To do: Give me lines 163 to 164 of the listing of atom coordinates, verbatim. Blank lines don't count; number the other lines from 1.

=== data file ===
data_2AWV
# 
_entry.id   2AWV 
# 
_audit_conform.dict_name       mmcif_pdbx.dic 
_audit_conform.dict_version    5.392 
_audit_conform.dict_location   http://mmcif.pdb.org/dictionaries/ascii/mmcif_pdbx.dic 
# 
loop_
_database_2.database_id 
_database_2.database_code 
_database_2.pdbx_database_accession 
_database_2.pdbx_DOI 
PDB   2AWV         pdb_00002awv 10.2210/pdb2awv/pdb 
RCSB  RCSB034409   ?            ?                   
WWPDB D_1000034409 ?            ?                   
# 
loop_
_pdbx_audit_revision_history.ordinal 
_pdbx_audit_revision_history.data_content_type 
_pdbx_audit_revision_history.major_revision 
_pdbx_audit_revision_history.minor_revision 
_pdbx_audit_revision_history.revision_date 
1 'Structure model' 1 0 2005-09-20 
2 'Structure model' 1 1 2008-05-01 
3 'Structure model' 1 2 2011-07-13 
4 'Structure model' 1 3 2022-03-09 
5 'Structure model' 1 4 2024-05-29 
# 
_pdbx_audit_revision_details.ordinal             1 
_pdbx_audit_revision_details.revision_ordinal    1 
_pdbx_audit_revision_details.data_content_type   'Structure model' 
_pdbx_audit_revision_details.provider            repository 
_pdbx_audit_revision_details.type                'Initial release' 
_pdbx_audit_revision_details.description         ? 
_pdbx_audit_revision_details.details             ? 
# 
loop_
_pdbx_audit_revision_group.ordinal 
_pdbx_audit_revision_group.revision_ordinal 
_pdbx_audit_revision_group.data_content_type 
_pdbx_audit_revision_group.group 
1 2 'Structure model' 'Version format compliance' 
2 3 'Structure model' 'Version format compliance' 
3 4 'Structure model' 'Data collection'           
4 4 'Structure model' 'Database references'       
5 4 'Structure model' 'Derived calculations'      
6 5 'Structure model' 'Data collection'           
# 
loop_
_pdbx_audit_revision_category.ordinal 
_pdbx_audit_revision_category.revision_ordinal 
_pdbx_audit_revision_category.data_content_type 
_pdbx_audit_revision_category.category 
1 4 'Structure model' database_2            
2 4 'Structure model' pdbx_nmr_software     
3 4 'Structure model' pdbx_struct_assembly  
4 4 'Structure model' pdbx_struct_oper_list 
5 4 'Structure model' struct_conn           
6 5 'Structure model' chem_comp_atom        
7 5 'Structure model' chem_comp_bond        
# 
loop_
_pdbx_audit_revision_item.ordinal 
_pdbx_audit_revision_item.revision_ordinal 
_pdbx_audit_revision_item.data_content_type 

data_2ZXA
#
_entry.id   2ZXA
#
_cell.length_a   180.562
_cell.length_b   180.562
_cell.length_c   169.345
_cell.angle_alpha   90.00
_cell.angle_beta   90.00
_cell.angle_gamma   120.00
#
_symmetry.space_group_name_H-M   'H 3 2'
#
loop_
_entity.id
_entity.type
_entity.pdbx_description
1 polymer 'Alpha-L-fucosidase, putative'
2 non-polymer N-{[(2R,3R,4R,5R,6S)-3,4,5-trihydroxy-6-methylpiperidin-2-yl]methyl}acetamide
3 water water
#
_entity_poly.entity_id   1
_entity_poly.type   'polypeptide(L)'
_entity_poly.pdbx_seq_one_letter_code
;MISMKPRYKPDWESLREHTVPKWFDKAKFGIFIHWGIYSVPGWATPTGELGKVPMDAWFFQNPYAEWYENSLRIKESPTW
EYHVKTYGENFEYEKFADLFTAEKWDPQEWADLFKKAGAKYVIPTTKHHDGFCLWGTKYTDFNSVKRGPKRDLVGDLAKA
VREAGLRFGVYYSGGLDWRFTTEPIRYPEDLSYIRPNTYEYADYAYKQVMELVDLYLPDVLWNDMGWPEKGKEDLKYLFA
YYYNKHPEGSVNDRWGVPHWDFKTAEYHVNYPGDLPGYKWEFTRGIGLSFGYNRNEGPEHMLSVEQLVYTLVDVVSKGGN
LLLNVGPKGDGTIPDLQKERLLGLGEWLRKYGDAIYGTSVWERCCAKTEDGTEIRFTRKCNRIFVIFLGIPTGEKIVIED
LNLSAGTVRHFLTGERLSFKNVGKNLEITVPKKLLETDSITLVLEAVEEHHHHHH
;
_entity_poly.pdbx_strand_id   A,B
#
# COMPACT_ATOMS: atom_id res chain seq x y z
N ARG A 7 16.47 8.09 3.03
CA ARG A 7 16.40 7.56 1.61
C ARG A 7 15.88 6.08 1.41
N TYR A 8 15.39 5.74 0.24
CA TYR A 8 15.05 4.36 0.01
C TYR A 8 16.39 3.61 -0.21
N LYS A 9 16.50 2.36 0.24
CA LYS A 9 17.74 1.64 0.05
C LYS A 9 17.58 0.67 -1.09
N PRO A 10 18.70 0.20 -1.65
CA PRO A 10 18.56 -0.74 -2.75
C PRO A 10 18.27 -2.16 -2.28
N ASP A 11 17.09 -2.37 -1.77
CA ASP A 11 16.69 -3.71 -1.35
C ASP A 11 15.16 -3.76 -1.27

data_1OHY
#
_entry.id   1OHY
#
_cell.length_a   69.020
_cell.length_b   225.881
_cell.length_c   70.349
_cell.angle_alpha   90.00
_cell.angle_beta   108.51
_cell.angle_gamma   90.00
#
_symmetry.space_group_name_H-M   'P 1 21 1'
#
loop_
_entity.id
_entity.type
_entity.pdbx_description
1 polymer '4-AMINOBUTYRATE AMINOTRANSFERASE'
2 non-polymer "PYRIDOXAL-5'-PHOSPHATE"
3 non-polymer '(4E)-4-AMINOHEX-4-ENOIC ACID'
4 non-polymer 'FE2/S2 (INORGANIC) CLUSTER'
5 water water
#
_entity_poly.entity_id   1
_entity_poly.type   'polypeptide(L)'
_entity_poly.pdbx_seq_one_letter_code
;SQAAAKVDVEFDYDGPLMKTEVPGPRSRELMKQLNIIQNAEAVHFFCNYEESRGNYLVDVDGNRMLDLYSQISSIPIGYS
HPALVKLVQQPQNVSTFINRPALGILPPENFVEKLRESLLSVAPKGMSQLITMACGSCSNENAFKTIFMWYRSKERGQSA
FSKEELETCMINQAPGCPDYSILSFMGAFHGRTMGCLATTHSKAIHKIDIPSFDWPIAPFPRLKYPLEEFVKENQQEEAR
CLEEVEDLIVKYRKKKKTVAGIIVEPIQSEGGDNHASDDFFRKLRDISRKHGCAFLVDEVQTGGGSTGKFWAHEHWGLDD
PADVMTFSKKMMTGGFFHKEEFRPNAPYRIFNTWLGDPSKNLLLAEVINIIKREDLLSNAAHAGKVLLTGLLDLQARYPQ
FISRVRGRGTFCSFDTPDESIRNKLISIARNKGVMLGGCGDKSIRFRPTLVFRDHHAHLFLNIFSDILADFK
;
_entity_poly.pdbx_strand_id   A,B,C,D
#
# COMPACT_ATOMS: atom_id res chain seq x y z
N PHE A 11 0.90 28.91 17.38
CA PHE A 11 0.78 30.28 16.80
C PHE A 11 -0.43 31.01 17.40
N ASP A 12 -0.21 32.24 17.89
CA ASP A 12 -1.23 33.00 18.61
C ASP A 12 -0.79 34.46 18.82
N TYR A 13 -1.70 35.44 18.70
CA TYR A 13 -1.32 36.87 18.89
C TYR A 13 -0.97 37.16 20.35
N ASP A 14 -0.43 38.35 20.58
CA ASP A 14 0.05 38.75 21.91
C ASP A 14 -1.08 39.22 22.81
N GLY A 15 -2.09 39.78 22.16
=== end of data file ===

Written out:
C ASP A 14 -1.08 39.22 22.81
N GLY A 15 -2.09 39.78 22.16